Sales to druggists are in large original bottles which bear distinguishing labels, and no suggestion of deception as to the bottles has been made. Sales to the ultimate consumer, however, are of the tablets themselves without the bottles. Plaintiff's *978 affidavits show nineteen specific instances of "palming off"; that is, druggists have filled prescriptions calling for Benzedrine or Dexedrine with defendants' products. Although the affidavits submitted by defendants attempt to dispute these instances of "palming off", the allegations therein contained are purely hearsay.

Defendants claim that since no deception was practiced by it on its immediate purchasers or the ultimate consumers, it has committed no wrong. The law, however, is not so naive as defendants would have this court believe. "That no deception was practiced on the retail dealers, and that they knew exactly what they were getting, is of no consequence. The wrong was in designedly enabling the dealers to palm off the preparation as that of the * * * [plaintiff]. * * * One who induces another to commit a fraud and furnishes the means of consummating it is equally guilty and liable for the injury." William R. Warner & Co. v. Lilly & Co., 265 U.S. 526, 530-531, 44 S. Ct. 615, 617, 68 L. Ed. 1161.

Defendants also urge that in any event there is no evidence to show that defendants induced druggists to commit a fraud. It is true that the affidavits submitted do not allege any direct instance in which defendants or their agents suggested to druggists that their product might be substituted for that of plaintiff without danger of detection. However, this court cannot be insensible to the practical effect of defendants' advertisements and the use of the term "Color Guaranteed". Certainly, the possibility of substitution was brought to the mind of druggists by the pictorial representation of the shape and the designation of the colors of defendants' tablets as well as the lower prices at which they could be obtained. See Smith, Kline & French Laboratories v. Clark & Clark, 3 Cir., 157 F.2d 725, 731. There could be no other reason for the admitted deliberate limitation of plaintiff's tablets. Defendants may not, with impunity, avail themselves of the favorable reputation which plaintiff has so painstakingly established.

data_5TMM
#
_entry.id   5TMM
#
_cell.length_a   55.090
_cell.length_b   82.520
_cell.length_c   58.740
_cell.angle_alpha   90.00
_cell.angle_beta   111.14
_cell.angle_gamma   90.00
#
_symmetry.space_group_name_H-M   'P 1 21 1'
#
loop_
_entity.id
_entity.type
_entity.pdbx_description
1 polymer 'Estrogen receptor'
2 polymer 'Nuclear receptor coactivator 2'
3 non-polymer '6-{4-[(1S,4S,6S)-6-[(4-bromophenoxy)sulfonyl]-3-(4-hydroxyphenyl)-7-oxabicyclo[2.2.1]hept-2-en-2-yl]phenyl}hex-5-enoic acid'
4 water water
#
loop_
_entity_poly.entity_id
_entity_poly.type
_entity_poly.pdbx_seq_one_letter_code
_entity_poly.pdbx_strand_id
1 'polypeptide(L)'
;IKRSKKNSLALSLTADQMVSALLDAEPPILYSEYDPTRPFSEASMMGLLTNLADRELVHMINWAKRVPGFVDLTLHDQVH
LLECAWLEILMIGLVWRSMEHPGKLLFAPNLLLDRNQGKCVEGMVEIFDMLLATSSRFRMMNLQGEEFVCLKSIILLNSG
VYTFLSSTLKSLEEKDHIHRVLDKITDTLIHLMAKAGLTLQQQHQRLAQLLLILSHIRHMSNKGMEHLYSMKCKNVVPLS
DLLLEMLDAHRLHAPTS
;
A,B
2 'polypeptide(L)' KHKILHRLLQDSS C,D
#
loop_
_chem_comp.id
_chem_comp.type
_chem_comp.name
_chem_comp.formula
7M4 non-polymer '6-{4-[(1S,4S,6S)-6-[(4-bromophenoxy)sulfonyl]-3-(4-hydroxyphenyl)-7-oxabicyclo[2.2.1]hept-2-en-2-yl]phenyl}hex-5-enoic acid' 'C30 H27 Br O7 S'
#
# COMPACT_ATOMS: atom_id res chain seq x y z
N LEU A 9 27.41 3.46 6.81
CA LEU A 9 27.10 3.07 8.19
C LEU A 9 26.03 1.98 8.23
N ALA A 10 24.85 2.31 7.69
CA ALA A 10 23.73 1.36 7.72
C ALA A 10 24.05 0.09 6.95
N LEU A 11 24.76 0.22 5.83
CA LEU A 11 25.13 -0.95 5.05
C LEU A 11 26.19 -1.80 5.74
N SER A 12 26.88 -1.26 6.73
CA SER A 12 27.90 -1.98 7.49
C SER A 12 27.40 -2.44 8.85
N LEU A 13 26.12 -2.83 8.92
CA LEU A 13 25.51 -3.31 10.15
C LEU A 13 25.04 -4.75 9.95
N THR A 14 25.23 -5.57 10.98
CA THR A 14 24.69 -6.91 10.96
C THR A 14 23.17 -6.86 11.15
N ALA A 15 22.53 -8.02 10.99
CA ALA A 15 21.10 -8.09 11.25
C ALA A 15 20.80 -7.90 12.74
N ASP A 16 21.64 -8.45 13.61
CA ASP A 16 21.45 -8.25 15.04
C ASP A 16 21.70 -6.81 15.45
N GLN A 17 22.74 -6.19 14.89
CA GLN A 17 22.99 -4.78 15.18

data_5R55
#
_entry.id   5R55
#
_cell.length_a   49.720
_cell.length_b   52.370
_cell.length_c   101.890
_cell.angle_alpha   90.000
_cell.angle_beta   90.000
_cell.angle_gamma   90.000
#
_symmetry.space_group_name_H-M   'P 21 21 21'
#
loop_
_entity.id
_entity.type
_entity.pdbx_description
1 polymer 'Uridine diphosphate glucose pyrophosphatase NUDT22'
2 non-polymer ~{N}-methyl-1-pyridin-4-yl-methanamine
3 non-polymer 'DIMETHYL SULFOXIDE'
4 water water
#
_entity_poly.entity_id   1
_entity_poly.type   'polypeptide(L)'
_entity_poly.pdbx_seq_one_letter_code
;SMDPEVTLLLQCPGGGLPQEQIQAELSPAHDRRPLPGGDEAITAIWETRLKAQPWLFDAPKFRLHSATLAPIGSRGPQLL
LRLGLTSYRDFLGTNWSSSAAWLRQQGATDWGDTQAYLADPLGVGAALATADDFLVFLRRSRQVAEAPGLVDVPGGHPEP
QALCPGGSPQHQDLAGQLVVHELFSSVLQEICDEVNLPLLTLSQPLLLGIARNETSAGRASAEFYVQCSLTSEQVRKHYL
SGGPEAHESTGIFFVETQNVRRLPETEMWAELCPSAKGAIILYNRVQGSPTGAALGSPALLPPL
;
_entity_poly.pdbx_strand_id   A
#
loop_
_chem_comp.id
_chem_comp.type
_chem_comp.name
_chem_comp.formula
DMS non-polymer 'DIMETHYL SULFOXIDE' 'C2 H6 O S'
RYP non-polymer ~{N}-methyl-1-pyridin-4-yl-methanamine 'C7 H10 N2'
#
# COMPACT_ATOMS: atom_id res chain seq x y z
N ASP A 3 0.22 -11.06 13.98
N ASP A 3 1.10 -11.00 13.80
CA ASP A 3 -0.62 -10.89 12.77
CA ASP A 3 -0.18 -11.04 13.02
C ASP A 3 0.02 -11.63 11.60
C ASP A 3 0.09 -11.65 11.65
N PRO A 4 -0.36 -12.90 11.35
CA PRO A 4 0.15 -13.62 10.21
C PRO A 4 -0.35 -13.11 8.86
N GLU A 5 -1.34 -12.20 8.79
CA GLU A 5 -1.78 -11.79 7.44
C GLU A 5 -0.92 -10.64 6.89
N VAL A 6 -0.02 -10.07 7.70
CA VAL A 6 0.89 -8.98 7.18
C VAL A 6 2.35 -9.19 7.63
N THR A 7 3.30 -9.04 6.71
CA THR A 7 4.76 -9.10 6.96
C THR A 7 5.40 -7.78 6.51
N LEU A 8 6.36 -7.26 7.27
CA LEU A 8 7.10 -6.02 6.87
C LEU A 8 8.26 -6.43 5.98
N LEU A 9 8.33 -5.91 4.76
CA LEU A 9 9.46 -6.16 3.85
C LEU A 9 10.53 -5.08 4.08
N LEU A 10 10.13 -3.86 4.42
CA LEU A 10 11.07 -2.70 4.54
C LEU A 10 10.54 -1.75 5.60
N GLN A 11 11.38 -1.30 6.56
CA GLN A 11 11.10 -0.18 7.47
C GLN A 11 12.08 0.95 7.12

The motion for a preliminary injunction is granted. Defendants, their respective officers, agents, servants, employees and attorneys, and all persons in active consort or participation with them or any one of them will be restrained, until the final determination of this action, from making, advertising, offering for sale, delivering or selling amphetamine sulfate and dextro-amphetamine sulfate in tablets having the combination of shape and colors of plaintiff's products or in any other shape and colors so closely resembling the combination of shape and colors of plaintiff's products as to be likely to enable druggists to palm off defendants' products as plaintiff's products.

If defendants are desirous of continuing to market their products in any other shape or colors, they may do so, but only on prior application to this court, at which time the distinctive features which defendants will be required to use will be determined. Plaintiff will post a bond in the sum of $10,000, conditioned as provided in Rule 65(c) of the Federal Rules of Civil Procedure.

Settle order on notice.